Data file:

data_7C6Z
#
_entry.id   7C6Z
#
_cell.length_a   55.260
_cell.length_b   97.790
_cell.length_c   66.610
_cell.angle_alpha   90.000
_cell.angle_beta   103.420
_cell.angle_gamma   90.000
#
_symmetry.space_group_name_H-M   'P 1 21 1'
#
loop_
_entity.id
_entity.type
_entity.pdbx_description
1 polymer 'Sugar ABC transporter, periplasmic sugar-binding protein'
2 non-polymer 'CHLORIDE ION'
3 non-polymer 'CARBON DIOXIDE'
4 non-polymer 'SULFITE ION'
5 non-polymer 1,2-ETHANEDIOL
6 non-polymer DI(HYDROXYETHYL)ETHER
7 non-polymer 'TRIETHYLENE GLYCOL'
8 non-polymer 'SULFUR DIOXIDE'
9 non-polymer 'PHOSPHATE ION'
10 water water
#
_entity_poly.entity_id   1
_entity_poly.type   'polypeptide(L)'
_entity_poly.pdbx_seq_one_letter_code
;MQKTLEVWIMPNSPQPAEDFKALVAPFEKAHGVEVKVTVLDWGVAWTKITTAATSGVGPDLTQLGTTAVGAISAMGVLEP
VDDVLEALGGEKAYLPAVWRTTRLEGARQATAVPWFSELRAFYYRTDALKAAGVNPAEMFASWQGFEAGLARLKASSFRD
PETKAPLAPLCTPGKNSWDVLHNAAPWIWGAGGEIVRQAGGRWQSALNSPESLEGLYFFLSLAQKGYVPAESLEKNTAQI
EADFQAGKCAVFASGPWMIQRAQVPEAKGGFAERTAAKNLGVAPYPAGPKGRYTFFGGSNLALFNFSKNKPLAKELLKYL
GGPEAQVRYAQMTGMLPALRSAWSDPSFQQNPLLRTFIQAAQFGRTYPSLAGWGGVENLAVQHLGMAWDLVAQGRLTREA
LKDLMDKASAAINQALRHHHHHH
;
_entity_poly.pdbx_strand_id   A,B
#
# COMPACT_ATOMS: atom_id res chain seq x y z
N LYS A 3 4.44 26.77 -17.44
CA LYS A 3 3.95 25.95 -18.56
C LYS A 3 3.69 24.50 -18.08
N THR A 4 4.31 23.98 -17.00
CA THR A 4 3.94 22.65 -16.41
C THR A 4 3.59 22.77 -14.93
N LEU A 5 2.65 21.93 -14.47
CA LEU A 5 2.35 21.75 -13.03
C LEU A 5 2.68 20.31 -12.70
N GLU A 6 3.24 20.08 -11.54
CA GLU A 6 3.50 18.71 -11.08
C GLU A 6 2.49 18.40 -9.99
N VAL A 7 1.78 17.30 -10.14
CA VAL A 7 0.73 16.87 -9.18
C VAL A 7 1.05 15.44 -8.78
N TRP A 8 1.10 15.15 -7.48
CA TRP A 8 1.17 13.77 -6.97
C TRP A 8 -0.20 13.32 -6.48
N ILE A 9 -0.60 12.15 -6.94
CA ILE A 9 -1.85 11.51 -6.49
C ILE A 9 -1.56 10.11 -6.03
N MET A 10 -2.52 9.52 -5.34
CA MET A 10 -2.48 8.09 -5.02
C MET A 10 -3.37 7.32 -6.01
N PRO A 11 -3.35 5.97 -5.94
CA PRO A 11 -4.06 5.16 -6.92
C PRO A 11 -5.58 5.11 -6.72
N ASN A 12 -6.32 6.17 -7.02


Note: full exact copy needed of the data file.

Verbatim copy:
data_7C6Z
#
_entry.id   7C6Z
#
_cell.length_a   55.260
_cell.length_b   97.790
_cell.length_c   66.610
_cell.angle_alpha   90.000
_cell.angle_beta   103.420
_cell.angle_gamma   90.000
#
_symmetry.space_group_name_H-M   'P 1 21 1'
#
loop_
_entity.id
_entity.type
_entity.pdbx_description
1 polymer 'Sugar ABC transporter, periplasmic sugar-binding protein'
2 non-polymer 'CHLORIDE ION'
3 non-polymer 'CARBON DIOXIDE'
4 non-polymer 'SULFITE ION'
5 non-polymer 1,2-ETHANEDIOL
6 non-polymer DI(HYDROXYETHYL)ETHER
7 non-polymer 'TRIETHYLENE GLYCOL'
8 non-polymer 'SULFUR DIOXIDE'
9 non-polymer 'PHOSPHATE ION'
10 water water
#
_entity_poly.entity_id   1
_entity_poly.type   'polypeptide(L)'
_entity_poly.pdbx_seq_one_letter_code
;MQKTLEVWIMPNSPQPAEDFKALVAPFEKAHGVEVKVTVLDWGVAWTKITTAATSGVGPDLTQLGTTAVGAISAMGVLEP
VDDVLEALGGEKAYLPAVWRTTRLEGARQATAVPWFSELRAFYYRTDALKAAGVNPAEMFASWQGFEAGLARLKASSFRD
PETKAPLAPLCTPGKNSWDVLHNAAPWIWGAGGEIVRQAGGRWQSALNSPESLEGLYFFLSLAQKGYVPAESLEKNTAQI
EADFQAGKCAVFASGPWMIQRAQVPEAKGGFAERTAAKNLGVAPYPAGPKGRYTFFGGSNLALFNFSKNKPLAKELLKYL
GGPEAQVRYAQMTGMLPALRSAWSDPSFQQNPLLRTFIQAAQFGRTYPSLAGWGGVENLAVQHLGMAWDLVAQGRLTREA
LKDLMDKASAAINQALRHHHHHH
;
_entity_poly.pdbx_strand_id   A,B
#
# COMPACT_ATOMS: atom_id res chain seq x y z
N LYS A 3 4.44 26.77 -17.44
CA LYS A 3 3.95 25.95 -18.56
C LYS A 3 3.69 24.50 -18.08
N THR A 4 4.31 23.98 -17.00
CA THR A 4 3.94 22.65 -16.41
C THR A 4 3.59 22.77 -14.93
N LEU A 5 2.65 21.93 -14.47
CA LEU A 5 2.35 21.75 -13.03
C LEU A 5 2.68 20.31 -12.70
N GLU A 6 3.24 20.08 -11.54
CA GLU A 6 3.50 18.71 -11.08
C GLU A 6 2.49 18.40 -9.99
N VAL A 7 1.78 17.30 -10.14
CA VAL A 7 0.73 16.87 -9.18
C VAL A 7 1.05 15.44 -8.78
N TRP A 8 1.10 15.15 -7.48
CA TRP A 8 1.17 13.77 -6.97
C TRP A 8 -0.20 13.32 -6.48
N ILE A 9 -0.60 12.15 -6.94
CA ILE A 9 -1.85 11.51 -6.49
C ILE A 9 -1.56 10.11 -6.03
N MET A 10 -2.52 9.52 -5.34
CA MET A 10 -2.48 8.09 -5.02
C MET A 10 -3.37 7.32 -6.01
N PRO A 11 -3.35 5.97 -5.94
CA PRO A 11 -4.06 5.16 -6.92
C PRO A 11 -5.58 5.11 -6.72
N ASN A 12 -6.32 6.17 -7.02